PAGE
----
Tip #6: Retirement Plans For Business Owners
If you are taking a salary of at least $162,000 (RRSP maximum level for 2022) and utilizing the full level of an IPP or PPP, consider an IRP. An IRP (Individual Retirement Plan) owned by your corporation grows tax-free (whereas investments within your corporation are taxed at the highest corporate tax level.) Depending on how you want to access the cash value within an Insurance Retirement Plan, you can access it or leverage it in a tax-advantageous manner.
Tip #7 Corporate Charitable Giving
Donating to charities is a way to benefit your favourite cause and an opportunity to receive a substantial corporate tax credit. So, when given a choice, would you rather donate to a cause you’re passionate about and build a tremendous legacy for yourself and your family, or pay taxes to the government? Here are some significant opportunities to consider when donating to a charity.
Tip #8: Is Dividending or Bonusing Out Profits The Best Solution?
When a business owner dividends or bonuses out profits at the end of the year, they receive this money and pay taxes at their highest marginal tax rate. In Ontario, that could mean as much as 53.53% in taxes! Exploring alternatives like an Individual Pension Plan or an Insured Retirement Plan may make much better long-term sense for your financial well-being.9
Tip #9: Building Creditor-Protected Assets
As Business Owners, we protect our personal and business assets, but this is only sometimes possible. We can keep assets in a Holding Company (moving assets from our Operating company) to help safeguard against creditors in case of a lawsuit. You may want to further protect your assets by keeping them in a segregated fund, creating an Insurance Retirement Plan within your HoldCo or sheltering your pension within a Personal Pension Plan or Individual Pension Plan or setting up a Retirement Compensation Arrangement. Although no means is entirely foolproof, this will create an added layer of protection for your hard-earned money.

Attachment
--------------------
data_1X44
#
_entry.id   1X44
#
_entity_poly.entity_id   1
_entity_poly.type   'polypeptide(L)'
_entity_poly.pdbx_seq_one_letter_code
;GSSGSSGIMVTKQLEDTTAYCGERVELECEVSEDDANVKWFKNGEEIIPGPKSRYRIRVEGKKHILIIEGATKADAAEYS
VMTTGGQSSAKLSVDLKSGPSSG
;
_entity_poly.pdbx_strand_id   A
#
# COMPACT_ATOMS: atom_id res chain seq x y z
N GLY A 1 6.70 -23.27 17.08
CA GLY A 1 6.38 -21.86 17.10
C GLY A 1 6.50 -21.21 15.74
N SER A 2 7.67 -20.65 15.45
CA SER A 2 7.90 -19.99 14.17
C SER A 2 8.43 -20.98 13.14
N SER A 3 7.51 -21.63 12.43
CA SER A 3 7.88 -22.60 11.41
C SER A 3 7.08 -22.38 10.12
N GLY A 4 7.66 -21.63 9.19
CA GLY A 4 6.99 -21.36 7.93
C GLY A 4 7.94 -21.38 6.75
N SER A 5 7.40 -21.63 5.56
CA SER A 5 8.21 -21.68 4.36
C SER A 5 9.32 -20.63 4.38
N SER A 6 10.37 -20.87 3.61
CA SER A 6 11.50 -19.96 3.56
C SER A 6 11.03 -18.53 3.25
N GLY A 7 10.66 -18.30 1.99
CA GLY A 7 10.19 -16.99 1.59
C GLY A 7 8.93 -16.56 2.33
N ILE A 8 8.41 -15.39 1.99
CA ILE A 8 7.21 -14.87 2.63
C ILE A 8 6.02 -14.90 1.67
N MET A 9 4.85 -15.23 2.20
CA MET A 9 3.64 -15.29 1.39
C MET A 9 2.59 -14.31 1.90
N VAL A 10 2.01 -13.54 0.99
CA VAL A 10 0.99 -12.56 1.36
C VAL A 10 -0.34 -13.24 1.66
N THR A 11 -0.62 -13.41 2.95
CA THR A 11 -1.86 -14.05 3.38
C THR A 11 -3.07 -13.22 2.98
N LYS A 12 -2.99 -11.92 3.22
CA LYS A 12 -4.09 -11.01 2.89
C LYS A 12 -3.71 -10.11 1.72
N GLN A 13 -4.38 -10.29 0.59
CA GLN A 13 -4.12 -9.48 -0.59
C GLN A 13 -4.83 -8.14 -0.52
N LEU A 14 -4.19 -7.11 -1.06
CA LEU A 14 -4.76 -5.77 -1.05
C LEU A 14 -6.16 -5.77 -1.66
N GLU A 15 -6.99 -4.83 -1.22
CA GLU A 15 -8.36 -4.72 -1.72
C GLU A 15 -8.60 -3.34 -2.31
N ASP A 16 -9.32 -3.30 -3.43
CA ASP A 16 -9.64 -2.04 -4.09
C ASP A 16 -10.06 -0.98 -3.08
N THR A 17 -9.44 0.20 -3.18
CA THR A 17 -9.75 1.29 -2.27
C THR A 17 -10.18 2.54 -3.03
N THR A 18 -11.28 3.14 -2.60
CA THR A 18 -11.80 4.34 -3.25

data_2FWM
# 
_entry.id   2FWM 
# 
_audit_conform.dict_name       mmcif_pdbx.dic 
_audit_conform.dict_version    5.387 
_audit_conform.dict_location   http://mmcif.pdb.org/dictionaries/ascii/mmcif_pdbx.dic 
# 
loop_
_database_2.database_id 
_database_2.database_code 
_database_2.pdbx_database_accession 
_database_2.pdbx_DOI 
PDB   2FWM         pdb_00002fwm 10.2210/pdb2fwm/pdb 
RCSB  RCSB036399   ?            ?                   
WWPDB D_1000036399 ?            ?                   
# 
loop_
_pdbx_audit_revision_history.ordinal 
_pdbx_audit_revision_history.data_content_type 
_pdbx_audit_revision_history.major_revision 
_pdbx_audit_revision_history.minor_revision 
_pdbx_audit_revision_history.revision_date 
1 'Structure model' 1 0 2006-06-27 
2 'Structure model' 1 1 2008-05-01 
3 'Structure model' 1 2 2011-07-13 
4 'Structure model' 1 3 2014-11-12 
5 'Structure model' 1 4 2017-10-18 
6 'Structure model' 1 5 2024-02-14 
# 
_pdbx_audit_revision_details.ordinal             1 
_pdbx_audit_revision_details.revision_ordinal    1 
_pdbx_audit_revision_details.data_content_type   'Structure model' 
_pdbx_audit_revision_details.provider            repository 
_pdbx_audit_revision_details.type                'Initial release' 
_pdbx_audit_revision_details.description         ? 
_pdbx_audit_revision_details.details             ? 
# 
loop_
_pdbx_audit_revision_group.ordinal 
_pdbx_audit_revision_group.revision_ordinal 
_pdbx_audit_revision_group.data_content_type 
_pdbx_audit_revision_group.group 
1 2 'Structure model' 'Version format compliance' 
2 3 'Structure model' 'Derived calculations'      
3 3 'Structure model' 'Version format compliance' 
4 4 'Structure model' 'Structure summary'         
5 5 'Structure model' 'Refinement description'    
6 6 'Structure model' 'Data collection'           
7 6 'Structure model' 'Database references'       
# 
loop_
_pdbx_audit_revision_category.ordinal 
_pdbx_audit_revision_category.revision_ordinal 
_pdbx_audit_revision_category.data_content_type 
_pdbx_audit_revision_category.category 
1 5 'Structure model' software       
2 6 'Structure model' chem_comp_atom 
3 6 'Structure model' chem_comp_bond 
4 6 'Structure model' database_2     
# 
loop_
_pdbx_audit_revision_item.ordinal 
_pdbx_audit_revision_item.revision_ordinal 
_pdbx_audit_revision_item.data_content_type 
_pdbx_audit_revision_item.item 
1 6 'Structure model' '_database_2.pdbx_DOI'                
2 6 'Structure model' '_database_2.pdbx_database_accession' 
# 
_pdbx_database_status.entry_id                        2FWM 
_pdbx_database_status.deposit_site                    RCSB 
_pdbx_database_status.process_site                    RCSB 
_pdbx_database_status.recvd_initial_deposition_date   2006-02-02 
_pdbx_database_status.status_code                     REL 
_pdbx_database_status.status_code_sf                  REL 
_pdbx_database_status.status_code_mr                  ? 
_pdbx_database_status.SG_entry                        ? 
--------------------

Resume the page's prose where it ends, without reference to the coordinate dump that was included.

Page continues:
Tip #10: Set Up a Health Care Spending Account
Many business owners provide benefit plans for their employees. There is a tremendous cost to a business in doing so. Many plans are not comprehensive and often include copays and deductibles. Many business owners have themselves on the regular employee benefit plan and thus are subjected to the same plan exclusions and copays. These exclusions, (including orthodontics, glasses, major dental or paramedical practitioners) are often paid for in after-tax dollars. These out-of-pocket, after-tax benefits can be run through the business as a legitimate business expense, provided that the costs are fair and reasonable. The best means of doing this is through a Health Spending Account available through any number of adjudication and administrative service providers.
Many of the concepts discussed in this blog were foreign to me when I owned my last business. If I had undertaken even a few of these ideas, my financial situation would have been much different when we closed the company. Whether your motivation is protecting your family, business or retirement, all of these ideas should be explored and considered.
Only some solutions may be appropriate for your situation, but it’s essential to understand some of the opportunities available to you as a business owner. It’s also crucial to consult with your Business Financial Advisor to ensure that these corporate tax planning strategies are appropriate for you and your business.
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Chris Coulter is the Founder and President of The Finish Line Group. Chris works with business owners to leverage their businesses to increase their wealth, reduce corporate and personal taxes, create viable succession strategies and allow them to create a strategy to exit their businesses on their terms. Chris’ passion for what he does evolve from the mistakes he made in his first business; by not diversifying his risk and not utilizing many opportunities to create significant wealth. Chris found out the difficult way and now educates business owners on avoiding many of his former oversites and ultimately controlling their finish line.